and rampant violence in the world; in our own society, often without any consequences from diminishing law and order. We see very few things or people that inspire, who are heroic, or true geniuses except at things like making a bunch of money. In fact, the world has narrowed down to an extremely limited mental focus on money and materialism, an inhuman economic system, and an obsession with how much things cost or if they are free.
The enlargement of human powers and creative powers are very low priorities as are institutions (which used to make civilization and societies work), and the relief of global human misery. The machinery that has evolved in the past decade keeps man in subjection, removing his independence, autonomy, and innate self-confidence. Nobody in the West can function without their screens anymore.
More and more, one can feel a general widespread angst, dread, fear permeating all beneath the cheery surfaces of the increasingly fake, pleasured e-world. There is, more and more, an underlying sense of hopelessness that is setting in in the wake of grinchy government deconstructions of institutions or public services and, subsequently, people’s lives and public supports. I believe the signs are all around us (well-documented by the media) of a new emerging period of barbarism and a serious decline in the power of human kindness and caring. After all, the public takes its cues from government actions and hostility to the public (especially its most vulnerable citizens).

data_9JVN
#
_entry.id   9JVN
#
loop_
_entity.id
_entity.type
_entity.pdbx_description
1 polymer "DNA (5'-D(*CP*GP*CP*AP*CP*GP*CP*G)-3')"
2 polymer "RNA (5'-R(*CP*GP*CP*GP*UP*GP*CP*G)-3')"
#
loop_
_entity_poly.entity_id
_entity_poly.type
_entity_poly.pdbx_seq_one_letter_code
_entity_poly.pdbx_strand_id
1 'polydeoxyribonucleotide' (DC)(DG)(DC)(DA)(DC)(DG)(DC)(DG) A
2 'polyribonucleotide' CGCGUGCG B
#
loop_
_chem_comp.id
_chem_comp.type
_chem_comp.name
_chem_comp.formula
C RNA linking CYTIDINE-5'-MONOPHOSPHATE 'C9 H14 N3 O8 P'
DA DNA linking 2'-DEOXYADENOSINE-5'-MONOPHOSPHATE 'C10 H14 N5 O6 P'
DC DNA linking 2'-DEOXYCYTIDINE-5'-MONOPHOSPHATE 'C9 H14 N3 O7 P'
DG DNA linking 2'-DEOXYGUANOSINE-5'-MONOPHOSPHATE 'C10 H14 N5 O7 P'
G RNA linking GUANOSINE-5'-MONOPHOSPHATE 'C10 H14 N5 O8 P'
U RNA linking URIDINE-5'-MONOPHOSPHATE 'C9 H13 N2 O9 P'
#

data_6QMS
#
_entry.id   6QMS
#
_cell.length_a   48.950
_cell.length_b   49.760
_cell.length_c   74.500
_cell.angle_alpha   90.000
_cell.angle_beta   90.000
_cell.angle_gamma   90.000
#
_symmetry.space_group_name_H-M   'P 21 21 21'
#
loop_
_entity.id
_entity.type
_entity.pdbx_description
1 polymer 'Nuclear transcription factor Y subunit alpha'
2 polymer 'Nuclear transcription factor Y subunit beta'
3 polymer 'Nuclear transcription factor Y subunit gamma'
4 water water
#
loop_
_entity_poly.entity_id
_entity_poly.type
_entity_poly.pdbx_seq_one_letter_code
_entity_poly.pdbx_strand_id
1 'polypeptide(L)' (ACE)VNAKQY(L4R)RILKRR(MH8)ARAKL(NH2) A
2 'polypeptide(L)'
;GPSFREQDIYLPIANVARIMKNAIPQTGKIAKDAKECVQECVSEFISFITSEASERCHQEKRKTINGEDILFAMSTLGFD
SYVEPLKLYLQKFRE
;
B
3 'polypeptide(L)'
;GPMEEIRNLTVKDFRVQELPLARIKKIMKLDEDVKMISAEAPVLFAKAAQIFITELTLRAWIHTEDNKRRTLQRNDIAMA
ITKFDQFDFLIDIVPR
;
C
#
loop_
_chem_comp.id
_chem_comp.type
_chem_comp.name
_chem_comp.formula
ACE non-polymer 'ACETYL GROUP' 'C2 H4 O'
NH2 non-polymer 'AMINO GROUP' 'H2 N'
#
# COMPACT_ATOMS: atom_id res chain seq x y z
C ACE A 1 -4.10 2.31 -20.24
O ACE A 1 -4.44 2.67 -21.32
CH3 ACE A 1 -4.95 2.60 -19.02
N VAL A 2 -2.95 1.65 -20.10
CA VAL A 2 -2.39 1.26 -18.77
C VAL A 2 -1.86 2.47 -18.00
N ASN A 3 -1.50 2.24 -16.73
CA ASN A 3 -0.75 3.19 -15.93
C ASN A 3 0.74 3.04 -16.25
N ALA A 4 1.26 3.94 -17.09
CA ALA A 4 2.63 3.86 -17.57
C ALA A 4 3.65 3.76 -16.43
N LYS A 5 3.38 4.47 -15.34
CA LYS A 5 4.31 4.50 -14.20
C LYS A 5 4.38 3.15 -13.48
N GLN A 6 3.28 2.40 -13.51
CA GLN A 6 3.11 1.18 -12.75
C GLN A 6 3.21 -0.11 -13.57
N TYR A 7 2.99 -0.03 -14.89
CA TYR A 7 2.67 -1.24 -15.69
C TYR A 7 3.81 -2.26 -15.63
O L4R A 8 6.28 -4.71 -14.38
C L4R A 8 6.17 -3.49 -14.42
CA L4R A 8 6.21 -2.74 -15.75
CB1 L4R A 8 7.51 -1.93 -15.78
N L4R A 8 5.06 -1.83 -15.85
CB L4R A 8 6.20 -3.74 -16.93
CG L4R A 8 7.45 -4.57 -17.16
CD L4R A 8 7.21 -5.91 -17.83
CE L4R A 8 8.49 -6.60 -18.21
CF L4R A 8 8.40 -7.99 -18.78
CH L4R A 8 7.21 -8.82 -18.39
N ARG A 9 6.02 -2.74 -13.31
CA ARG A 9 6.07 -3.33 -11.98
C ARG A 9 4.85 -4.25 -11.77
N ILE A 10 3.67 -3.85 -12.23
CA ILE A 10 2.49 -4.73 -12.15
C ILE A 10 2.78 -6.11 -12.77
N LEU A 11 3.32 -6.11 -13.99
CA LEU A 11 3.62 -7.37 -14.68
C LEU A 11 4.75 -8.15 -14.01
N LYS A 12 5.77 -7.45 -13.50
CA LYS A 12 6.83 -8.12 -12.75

What the 19th century taught us about human sympathy being more important than ideology and a zillion agendas would be considered laughable today by many. Though we are part of the whole, that whole–as Yeats (someone no longer studied in schools)predicted in “The Second Coming”– is rapidly coming apart. There is no centre at this point in time, certainly not Apple or the latest e-gadget. The worst (as in the Boko Haram and ISIS types) continue to run amok as the rest of the world too often stands down or turns a blind eye.
And certainly, nowhere, do we hear great leaders walking the talk that we are part of the whole, as in Nature. The tailings ponds, coyote and wolf hunts, and weekly train derailments go on with governments’ blessings and indifference. (“We are not in the Nature business or the the people business” is their credo.) The current rule or practice of the perpetual almighty-buck-quest remains: “Kill anything that gets in the way or out of hand even if it’s living or part of the ecosystem.” Well, there ain’t much soul or human sympathy in or about pipeline obsession.
Ironically, there are many alternatives to the ills and evils of our increasingly dehumanized world as well as our greatly diminished connection and responsibility to Nature. It’s a cryin’ shame that the ‘bright’ Brave New E-World has distracted us and hugely failed us and generations to come.
I ain’t seen no screen, government, or business that will truly love a person, a tree, a lake, or the air that we all breathe.